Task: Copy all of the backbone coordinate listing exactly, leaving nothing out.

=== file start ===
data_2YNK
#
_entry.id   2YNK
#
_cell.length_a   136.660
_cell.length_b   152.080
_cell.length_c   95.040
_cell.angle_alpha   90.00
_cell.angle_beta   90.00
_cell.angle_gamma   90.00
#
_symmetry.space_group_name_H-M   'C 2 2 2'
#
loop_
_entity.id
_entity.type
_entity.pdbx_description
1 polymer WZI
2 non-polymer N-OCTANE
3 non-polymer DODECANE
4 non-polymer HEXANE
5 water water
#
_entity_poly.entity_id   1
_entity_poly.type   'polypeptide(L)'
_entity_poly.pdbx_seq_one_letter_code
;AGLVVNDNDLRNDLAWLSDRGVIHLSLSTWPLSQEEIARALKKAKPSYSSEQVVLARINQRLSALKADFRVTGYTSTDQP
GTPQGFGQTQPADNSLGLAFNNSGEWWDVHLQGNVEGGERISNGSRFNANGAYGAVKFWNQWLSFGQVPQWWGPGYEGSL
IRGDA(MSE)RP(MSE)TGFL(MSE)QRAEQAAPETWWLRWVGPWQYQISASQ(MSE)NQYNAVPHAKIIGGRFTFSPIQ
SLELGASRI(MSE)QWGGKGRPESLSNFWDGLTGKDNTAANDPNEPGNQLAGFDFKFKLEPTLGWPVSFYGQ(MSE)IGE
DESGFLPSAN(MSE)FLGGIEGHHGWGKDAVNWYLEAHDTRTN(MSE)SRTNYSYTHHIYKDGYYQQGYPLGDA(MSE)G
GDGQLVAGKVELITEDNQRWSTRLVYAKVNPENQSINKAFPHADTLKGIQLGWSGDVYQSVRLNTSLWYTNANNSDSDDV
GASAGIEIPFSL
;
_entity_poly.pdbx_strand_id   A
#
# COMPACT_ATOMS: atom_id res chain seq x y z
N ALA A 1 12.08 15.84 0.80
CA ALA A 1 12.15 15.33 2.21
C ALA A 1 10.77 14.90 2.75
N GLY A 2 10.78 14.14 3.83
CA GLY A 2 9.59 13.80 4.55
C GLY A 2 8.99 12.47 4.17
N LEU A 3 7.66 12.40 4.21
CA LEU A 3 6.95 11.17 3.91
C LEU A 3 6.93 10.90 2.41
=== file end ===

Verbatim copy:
data_2YNK
#
_entry.id   2YNK
#
_cell.length_a   136.660
_cell.length_b   152.080
_cell.length_c   95.040
_cell.angle_alpha   90.00
_cell.angle_beta   90.00
_cell.angle_gamma   90.00
#
_symmetry.space_group_name_H-M   'C 2 2 2'
#
loop_
_entity.id
_entity.type
_entity.pdbx_description
1 polymer WZI
2 non-polymer N-OCTANE
3 non-polymer DODECANE
4 non-polymer HEXANE
5 water water
#
_entity_poly.entity_id   1
_entity_poly.type   'polypeptide(L)'
_entity_poly.pdbx_seq_one_letter_code
;AGLVVNDNDLRNDLAWLSDRGVIHLSLSTWPLSQEEIARALKKAKPSYSSEQVVLARINQRLSALKADFRVTGYTSTDQP
GTPQGFGQTQPADNSLGLAFNNSGEWWDVHLQGNVEGGERISNGSRFNANGAYGAVKFWNQWLSFGQVPQWWGPGYEGSL
IRGDA(MSE)RP(MSE)TGFL(MSE)QRAEQAAPETWWLRWVGPWQYQISASQ(MSE)NQYNAVPHAKIIGGRFTFSPIQ
SLELGASRI(MSE)QWGGKGRPESLSNFWDGLTGKDNTAANDPNEPGNQLAGFDFKFKLEPTLGWPVSFYGQ(MSE)IGE
DESGFLPSAN(MSE)FLGGIEGHHGWGKDAVNWYLEAHDTRTN(MSE)SRTNYSYTHHIYKDGYYQQGYPLGDA(MSE)G
GDGQLVAGKVELITEDNQRWSTRLVYAKVNPENQSINKAFPHADTLKGIQLGWSGDVYQSVRLNTSLWYTNANNSDSDDV
GASAGIEIPFSL
;
_entity_poly.pdbx_strand_id   A
#
# COMPACT_ATOMS: atom_id res chain seq x y z
N ALA A 1 12.08 15.84 0.80
CA ALA A 1 12.15 15.33 2.21
C ALA A 1 10.77 14.90 2.75
N GLY A 2 10.78 14.14 3.83
CA GLY A 2 9.59 13.80 4.55
C GLY A 2 8.99 12.47 4.17
N LEU A 3 7.66 12.40 4.21
CA LEU A 3 6.95 11.17 3.91
C LEU A 3 6.93 10.90 2.41